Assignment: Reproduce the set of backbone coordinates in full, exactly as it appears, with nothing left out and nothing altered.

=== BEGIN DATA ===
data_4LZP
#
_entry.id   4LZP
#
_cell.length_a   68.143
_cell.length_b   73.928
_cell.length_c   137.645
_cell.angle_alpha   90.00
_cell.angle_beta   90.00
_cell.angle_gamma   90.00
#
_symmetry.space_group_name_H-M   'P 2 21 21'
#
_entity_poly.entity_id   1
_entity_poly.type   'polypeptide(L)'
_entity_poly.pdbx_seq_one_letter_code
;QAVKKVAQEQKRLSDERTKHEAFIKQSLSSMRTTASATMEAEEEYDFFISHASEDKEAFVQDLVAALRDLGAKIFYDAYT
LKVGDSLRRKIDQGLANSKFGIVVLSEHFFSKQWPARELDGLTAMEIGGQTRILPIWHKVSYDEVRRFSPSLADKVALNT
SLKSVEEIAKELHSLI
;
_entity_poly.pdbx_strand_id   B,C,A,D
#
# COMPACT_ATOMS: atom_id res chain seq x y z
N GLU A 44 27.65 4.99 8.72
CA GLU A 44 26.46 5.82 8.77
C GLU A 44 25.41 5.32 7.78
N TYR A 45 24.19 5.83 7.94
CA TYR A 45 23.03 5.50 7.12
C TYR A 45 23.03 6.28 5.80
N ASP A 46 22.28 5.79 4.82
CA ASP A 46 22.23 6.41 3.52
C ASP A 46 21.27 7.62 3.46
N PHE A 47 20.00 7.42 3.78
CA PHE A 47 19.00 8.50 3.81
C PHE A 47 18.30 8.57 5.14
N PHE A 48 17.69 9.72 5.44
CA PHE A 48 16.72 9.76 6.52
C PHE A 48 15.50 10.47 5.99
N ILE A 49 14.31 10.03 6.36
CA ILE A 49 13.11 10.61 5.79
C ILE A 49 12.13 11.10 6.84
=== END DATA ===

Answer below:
data_4LZP
#
_entry.id   4LZP
#
_cell.length_a   68.143
_cell.length_b   73.928
_cell.length_c   137.645
_cell.angle_alpha   90.00
_cell.angle_beta   90.00
_cell.angle_gamma   90.00
#
_symmetry.space_group_name_H-M   'P 2 21 21'
#
_entity_poly.entity_id   1
_entity_poly.type   'polypeptide(L)'
_entity_poly.pdbx_seq_one_letter_code
;QAVKKVAQEQKRLSDERTKHEAFIKQSLSSMRTTASATMEAEEEYDFFISHASEDKEAFVQDLVAALRDLGAKIFYDAYT
LKVGDSLRRKIDQGLANSKFGIVVLSEHFFSKQWPARELDGLTAMEIGGQTRILPIWHKVSYDEVRRFSPSLADKVALNT
SLKSVEEIAKELHSLI
;
_entity_poly.pdbx_strand_id   B,C,A,D
#
# COMPACT_ATOMS: atom_id res chain seq x y z
N GLU A 44 27.65 4.99 8.72
CA GLU A 44 26.46 5.82 8.77
C GLU A 44 25.41 5.32 7.78
N TYR A 45 24.19 5.83 7.94
CA TYR A 45 23.03 5.50 7.12
C TYR A 45 23.03 6.28 5.80
N ASP A 46 22.28 5.79 4.82
CA ASP A 46 22.23 6.41 3.52
C ASP A 46 21.27 7.62 3.46
N PHE A 47 20.00 7.42 3.78
CA PHE A 47 19.00 8.50 3.81
C PHE A 47 18.30 8.57 5.14
N PHE A 48 17.69 9.72 5.44
CA PHE A 48 16.72 9.76 6.52
C PHE A 48 15.50 10.47 5.99
N ILE A 49 14.31 10.03 6.36
CA ILE A 49 13.11 10.61 5.79
C ILE A 49 12.13 11.10 6.84